More extracts from Langewiesche’s article on A Q Khan

An excellent article in The Atlantic magazine

William Langewiesche writes in The Atlantic monthly:

But trading in nuclear-weapons technology is more than just a form of misbehavior. To ignore such activities once they are known is in effect to participate in them. The lack of financial trails is inconvenient, but it does not obscure the essential history. A. Q. Khan had allies in high places who, rather than ignoring his activities, were directly involved. In Pakistan this can only mean the generals, including some of those currently in power, and to a certain but unknowable degree Musharraf himself.

(Former Pakistani minister Mubashir) Hasan used the term “traitorous” to characterize A. Q. Khan’s activities. I said, “Can an activity be traitorous when the government itself is complicit, and in a country without effective law? I mean, at what point does such activity in such a place simply become a policy?”

He gave that to me. He said, “You’re right. You can be a traitor only if the power is not aware.”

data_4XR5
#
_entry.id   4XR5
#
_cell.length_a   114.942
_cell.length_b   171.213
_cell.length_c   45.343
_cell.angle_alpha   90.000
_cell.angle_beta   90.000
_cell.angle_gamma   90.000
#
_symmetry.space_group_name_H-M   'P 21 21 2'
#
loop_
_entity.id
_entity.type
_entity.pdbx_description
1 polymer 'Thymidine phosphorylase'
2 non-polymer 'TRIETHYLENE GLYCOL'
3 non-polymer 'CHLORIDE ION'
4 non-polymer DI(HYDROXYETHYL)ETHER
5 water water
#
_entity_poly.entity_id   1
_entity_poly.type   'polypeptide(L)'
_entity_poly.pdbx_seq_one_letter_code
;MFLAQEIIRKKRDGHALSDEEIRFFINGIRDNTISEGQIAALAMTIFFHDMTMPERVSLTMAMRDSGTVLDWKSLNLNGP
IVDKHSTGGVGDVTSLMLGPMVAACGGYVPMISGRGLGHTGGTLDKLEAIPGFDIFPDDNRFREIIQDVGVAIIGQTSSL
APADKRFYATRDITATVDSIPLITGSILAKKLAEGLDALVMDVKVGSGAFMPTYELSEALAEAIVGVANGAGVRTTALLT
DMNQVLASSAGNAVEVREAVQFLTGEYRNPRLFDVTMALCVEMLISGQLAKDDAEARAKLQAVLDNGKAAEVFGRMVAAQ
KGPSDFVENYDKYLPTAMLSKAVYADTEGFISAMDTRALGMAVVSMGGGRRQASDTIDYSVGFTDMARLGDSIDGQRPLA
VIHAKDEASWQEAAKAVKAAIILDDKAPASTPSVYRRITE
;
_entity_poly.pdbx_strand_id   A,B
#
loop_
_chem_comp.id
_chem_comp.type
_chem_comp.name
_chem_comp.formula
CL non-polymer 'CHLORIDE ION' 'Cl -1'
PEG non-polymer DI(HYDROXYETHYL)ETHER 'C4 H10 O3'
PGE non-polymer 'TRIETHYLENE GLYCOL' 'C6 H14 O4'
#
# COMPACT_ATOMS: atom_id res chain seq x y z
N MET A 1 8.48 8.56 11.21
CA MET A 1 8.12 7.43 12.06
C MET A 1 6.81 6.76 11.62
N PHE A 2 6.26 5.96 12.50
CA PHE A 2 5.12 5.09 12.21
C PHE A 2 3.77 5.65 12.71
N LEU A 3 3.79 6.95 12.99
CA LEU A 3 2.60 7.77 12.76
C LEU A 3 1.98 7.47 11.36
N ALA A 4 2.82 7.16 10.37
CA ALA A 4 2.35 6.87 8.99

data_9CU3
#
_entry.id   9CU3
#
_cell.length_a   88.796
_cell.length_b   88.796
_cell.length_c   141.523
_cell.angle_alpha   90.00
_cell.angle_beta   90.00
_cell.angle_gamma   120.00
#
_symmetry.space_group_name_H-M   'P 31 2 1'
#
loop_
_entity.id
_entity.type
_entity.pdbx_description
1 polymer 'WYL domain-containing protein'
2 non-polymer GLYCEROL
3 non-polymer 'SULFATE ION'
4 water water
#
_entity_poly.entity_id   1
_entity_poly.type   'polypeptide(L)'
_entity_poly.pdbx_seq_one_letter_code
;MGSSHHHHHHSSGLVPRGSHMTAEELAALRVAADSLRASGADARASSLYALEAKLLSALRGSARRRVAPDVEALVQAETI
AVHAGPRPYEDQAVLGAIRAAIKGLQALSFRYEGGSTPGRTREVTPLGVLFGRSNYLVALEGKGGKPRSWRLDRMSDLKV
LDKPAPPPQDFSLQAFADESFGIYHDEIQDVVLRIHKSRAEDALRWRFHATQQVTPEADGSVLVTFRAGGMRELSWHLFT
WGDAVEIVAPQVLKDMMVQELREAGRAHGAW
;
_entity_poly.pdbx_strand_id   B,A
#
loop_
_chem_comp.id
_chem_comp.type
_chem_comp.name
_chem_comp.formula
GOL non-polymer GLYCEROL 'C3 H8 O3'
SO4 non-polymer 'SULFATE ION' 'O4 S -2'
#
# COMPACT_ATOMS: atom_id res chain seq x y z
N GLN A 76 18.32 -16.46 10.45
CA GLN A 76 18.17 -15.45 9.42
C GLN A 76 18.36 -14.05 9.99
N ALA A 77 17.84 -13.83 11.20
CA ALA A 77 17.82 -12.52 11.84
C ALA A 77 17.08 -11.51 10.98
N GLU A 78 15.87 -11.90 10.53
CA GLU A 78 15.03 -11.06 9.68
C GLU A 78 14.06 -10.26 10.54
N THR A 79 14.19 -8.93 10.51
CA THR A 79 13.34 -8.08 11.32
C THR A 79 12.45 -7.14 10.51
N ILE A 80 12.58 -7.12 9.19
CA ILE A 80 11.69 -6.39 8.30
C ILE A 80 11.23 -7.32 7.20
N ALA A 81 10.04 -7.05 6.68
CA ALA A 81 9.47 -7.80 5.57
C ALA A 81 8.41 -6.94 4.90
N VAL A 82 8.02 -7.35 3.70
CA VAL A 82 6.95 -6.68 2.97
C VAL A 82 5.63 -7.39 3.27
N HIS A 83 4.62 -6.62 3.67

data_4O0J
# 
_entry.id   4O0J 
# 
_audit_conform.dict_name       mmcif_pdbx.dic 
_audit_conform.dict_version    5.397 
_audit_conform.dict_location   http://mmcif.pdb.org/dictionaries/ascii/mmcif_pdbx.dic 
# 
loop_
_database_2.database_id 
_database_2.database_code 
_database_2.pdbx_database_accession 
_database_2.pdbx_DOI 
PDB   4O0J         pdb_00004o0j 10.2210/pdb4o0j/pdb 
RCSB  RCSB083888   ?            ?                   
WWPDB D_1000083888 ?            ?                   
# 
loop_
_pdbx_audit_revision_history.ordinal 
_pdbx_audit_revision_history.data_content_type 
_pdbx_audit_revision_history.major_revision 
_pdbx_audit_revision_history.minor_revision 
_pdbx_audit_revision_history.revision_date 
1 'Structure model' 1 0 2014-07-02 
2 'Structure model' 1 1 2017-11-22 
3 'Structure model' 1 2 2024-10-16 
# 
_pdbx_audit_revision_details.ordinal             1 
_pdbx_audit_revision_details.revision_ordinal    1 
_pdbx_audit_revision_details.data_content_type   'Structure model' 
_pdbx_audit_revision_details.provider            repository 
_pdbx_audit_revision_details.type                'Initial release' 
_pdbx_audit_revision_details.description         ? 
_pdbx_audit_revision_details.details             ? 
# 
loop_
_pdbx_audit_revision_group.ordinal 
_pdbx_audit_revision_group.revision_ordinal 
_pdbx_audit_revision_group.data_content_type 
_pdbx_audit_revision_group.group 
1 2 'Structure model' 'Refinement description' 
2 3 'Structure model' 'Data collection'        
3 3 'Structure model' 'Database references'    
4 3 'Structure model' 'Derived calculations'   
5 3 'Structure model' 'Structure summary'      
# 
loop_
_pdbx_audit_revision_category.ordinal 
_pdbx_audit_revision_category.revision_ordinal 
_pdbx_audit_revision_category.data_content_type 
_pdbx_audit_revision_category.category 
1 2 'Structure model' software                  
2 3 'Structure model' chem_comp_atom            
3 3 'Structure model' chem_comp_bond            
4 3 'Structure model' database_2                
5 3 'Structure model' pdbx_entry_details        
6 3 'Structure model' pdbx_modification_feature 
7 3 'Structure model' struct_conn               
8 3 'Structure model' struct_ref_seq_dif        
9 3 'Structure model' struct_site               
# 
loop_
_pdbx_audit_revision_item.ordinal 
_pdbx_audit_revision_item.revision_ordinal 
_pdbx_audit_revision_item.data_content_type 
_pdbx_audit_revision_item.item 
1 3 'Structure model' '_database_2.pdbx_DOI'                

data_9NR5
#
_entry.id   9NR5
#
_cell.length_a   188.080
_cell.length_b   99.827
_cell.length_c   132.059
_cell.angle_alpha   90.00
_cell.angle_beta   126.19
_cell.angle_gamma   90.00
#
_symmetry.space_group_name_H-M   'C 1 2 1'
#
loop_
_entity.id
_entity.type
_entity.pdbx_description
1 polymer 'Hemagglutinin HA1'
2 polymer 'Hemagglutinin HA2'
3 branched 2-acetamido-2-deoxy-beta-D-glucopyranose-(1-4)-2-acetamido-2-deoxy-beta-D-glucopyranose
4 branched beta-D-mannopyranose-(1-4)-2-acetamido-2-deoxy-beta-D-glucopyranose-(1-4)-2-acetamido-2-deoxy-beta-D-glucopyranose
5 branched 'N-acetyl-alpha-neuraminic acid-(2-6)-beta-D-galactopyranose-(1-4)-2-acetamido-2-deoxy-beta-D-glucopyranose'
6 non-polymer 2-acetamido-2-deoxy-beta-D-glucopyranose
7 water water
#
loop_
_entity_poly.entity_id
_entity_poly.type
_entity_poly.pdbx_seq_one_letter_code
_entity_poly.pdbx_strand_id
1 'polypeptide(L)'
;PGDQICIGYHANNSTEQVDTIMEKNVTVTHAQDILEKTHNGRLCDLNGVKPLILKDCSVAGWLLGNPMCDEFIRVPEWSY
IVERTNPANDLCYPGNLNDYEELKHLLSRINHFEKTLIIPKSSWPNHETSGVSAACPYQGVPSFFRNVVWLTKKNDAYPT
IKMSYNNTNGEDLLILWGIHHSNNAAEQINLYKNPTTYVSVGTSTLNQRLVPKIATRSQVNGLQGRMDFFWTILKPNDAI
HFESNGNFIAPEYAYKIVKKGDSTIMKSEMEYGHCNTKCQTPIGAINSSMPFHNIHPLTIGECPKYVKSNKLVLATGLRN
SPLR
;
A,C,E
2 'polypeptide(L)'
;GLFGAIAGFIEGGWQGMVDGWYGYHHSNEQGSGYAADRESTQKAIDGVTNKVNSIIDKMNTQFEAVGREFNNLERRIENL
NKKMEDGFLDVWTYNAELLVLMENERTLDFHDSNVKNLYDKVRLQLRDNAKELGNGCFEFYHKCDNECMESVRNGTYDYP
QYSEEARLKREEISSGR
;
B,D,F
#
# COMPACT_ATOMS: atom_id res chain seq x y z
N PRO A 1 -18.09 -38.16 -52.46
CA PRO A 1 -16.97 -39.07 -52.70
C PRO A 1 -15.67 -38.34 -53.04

When the Bush administration finally decided to go public with its concerns about the North Koreans’ nuclear-weapons program, it delayed leaking the intelligence information until late October of 2002, after Congress had given its approval for the U.S. invasion of Iraq. The blundering that fall defies belief: while dragging the United States into a disastrous war in the pursuit of phantom weapons programs in Iraq, the U.S. government condoned the tangible actions of Pakistan—which, as any reader of Hibbs would have known, was delivering nuclear-weapons capabilities into the hands of America’s most significant enemies, including regimes with overt connections to Islamist terrorists. Before the attacks on New York and Washington, Musharraf himself had accommodated Osama bin Laden, had supported the Taliban, and had used international jihadis against the Indians in Kashmir and beyond.

Pakistan’s investigation (of A Q Khan’s sales to Iran, Libya and North Korea) was a cover-up and a sham—moreover, of a sort possible only in a morally bankrupt and corrupt nation where cowardly and illegitimate rulers, propped up by huge infusions of American dollars and dependent on their soldiers’ guns, suppress genuine inquiries because they themselves would be implicated and, in the embarrassment that followed, would be cut off from foreign aid and driven from power by their own people, who almost universally now detest them.[The Atlantic Online]

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